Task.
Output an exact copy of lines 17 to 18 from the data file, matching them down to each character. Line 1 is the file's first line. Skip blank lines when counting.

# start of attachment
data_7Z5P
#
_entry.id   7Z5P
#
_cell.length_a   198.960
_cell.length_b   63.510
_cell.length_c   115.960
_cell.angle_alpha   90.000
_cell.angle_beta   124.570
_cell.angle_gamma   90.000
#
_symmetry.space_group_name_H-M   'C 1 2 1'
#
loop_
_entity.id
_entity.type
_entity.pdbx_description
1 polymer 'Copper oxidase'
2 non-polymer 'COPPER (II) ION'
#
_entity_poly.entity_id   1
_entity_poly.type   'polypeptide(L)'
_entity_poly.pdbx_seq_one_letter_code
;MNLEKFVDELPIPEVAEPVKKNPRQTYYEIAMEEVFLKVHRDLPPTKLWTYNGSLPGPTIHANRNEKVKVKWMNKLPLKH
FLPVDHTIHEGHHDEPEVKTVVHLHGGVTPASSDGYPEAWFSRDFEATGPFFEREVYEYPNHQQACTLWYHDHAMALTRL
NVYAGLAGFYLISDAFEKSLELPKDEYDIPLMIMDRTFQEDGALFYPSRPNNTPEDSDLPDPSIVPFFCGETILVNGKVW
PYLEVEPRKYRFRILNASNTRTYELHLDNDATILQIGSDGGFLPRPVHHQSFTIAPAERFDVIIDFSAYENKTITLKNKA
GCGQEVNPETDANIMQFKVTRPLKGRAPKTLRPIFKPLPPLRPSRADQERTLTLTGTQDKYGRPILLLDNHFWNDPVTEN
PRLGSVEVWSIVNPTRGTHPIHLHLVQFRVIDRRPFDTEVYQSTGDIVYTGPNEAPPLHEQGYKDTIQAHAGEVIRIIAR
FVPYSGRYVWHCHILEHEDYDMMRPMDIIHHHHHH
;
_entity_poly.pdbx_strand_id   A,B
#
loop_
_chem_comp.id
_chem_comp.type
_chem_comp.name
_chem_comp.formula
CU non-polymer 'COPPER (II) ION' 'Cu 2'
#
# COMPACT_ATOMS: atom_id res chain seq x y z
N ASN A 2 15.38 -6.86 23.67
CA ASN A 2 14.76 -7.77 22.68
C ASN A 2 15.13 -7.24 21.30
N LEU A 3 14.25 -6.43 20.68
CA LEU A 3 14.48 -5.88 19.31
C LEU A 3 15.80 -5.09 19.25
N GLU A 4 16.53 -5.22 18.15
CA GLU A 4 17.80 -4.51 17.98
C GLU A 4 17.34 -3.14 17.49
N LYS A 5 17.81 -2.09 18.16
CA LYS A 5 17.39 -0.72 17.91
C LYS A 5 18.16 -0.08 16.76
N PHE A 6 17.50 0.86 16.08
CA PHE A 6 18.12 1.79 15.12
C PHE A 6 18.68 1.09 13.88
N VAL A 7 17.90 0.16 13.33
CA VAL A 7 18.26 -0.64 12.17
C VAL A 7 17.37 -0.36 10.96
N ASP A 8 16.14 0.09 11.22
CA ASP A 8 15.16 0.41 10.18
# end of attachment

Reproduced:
_entity.pdbx_description
1 polymer 'Copper oxidase'